The City of Cape Town has signed up eight third-party service provider agreements as part of its universal broadband network strategy which will help drive the city’s economic growth and development.
The broadband network has to date:
The City of Cape Town this month concluded the first agreements with service providers who have taken up the spare infrastructure capacity generated via the City’s broadband network. The City says this is a step forward in realising the City’s vision of facilitating access to a high-speed broadband network.
“This in turn will help drive economic growth and development and forms part of the City’s broader commitment to building an opportunity city in which progress is made possible for all residents and businesses,” read a statement from the City of Cape Town. It added that “broadband connectivity is fundamental to creating an enabling environment for economic growth, business development and digital inclusion”.
Against this backdrop the City set aside R222 million over three years towards the roll-out of broadband infrastructure throughout the metro, as part of the City’s R1,3 billion programme over the next seven years.
To date, lease agreements have been concluded with eight third-party licensed network operators, and negotiations are progressing with 20 more, including some of the countries larger telecoms companies.
Last mile” connections to commercial buildings are now being made, which will allow businesses in these buildings to utilise high-speed telecoms networks for access to converged services and faster, cheaper and more reliable internet connectivity.
Smaller operators are also able to use the same infrastructure to enter the market, generating competition in the ISP sector and stimulating economic growth in the Western Cape private sector as a whole.
The Universal Telecoms Plan
The initial focus of the City’s investment in telecoms infrastructure, according to the statement, was to reduce telecommunication costs while improving the availability of high-speed converged services such as data, voice and video, to municipal facilities.It continued:
“The project has been a spectacular success as the City has both contained and reduced its actual spending on telecommunications whilst greatly expanding the speed (3 000 times faster than before the roll-out of the broadband project) and capacity of the network that connects City buildings and supports the work of each department.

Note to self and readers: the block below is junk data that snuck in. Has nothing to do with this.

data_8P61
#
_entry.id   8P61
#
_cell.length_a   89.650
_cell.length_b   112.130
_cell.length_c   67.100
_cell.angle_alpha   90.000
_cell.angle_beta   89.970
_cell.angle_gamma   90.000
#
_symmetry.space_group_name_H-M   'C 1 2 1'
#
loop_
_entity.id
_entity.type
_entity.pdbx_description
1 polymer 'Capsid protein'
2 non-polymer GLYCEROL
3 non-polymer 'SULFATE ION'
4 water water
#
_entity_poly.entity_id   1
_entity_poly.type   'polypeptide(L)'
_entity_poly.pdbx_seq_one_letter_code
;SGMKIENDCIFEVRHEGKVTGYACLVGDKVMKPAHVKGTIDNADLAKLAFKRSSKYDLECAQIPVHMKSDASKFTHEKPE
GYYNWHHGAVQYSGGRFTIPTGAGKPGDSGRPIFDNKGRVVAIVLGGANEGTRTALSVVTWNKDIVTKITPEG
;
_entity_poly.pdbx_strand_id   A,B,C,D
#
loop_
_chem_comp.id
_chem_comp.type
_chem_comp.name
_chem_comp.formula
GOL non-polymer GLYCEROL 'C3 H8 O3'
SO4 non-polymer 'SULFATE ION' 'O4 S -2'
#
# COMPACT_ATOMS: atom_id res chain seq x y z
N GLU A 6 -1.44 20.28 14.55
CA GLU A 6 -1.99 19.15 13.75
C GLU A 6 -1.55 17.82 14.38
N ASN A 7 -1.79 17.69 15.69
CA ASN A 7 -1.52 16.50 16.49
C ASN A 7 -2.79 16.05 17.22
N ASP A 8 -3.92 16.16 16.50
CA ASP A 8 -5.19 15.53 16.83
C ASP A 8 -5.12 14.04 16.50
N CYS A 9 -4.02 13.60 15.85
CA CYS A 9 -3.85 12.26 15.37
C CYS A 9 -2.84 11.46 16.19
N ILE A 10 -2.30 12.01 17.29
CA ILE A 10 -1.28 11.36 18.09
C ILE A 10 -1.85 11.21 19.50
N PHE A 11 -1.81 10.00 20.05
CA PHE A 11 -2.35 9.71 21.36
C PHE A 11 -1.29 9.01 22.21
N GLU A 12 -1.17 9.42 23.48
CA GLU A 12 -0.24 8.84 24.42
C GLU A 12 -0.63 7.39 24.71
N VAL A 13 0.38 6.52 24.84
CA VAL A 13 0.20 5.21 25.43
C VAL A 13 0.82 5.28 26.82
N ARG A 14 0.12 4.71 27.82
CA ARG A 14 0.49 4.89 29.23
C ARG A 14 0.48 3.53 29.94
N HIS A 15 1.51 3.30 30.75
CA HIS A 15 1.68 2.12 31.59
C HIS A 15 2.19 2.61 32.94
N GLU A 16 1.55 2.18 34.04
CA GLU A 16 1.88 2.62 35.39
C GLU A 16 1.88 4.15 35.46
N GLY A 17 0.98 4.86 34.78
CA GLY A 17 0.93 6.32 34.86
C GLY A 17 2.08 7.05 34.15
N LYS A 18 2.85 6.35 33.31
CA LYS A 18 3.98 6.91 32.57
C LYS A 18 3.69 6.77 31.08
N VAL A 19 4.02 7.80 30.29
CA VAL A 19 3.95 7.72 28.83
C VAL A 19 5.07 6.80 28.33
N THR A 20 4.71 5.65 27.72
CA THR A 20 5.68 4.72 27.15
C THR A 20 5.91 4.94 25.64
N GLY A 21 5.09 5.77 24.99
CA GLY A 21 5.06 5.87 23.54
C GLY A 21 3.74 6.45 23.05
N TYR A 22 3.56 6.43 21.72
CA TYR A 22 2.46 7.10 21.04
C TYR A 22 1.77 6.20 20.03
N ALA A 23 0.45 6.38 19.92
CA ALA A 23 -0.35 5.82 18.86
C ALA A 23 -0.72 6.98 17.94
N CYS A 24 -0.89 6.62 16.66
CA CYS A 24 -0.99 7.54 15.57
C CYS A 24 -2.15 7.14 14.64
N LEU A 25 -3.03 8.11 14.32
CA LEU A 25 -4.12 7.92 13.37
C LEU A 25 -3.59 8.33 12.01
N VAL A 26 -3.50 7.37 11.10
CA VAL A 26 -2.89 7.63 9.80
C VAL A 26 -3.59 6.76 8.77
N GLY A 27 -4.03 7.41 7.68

“The City has already seen significant financial benefits from its investment in broadband. Thus far, we have saved R47,6 million in telecommunications costs and avoided R70 million in bandwidth costs for 2013/2014 financial year.
“Whilst the inclusion of more clinics, libraries and public buildings will continue, the focus has now expanded to make the network deliver on its development and public benefit potential. This will be done in three ways: providing high-speed services to hospitals, police stations and other public facilities.
The City has recently partnered with the Western Cape Government and the State IT Agency (SITA) to include public hospitals, South African Police Service (SAPS) police stations and the offices of Home Affairs, Environmental Affairs, Correctional Services and other government departments on the network.
An agreement is currently being negotiated with SITA to begin connecting SAPS stations and other national government departments.
The City has also reached agreement in principle with the Tertiary Education Network (TENET) to connect FET colleges. The first institution to benefit from this is expected to be the various campuses of False Bay College.
Wi-Fi for Poor Communities
The City’s fibre optic cables provide the backbone of wireless networks now being tested in Khayelitsha and Mitchells Plain. Once the technical model has been finalised, this will bring internet connectivity and other telecommunications services to over a million people living in areas which the private sector has not serviced adequately until now.
This project has been developed using the findings of a feasibility study funded by the United States Trade and Development Association (USTDA), announced last year.
The project builds on the success of the City’s SmartCape project, which provides free internet access at 102 public libraries throughout the metro. The project has expanded to provide Wi-Fi internet access in public buildings, and has over 300 000 users.
Once this pilot phase is concluded later this year, the City is expected to announce the steps that will be taken in the near future. This service will see Wi-Fi services provided in under serviced communities in a sustainable manner. It is envisaged that a Mesh Network will provide extensive Wi-Fi coverage beyond just a limited number of hot spots and directly into most people’s homes in Khayelitsha and Mitchells Plain.
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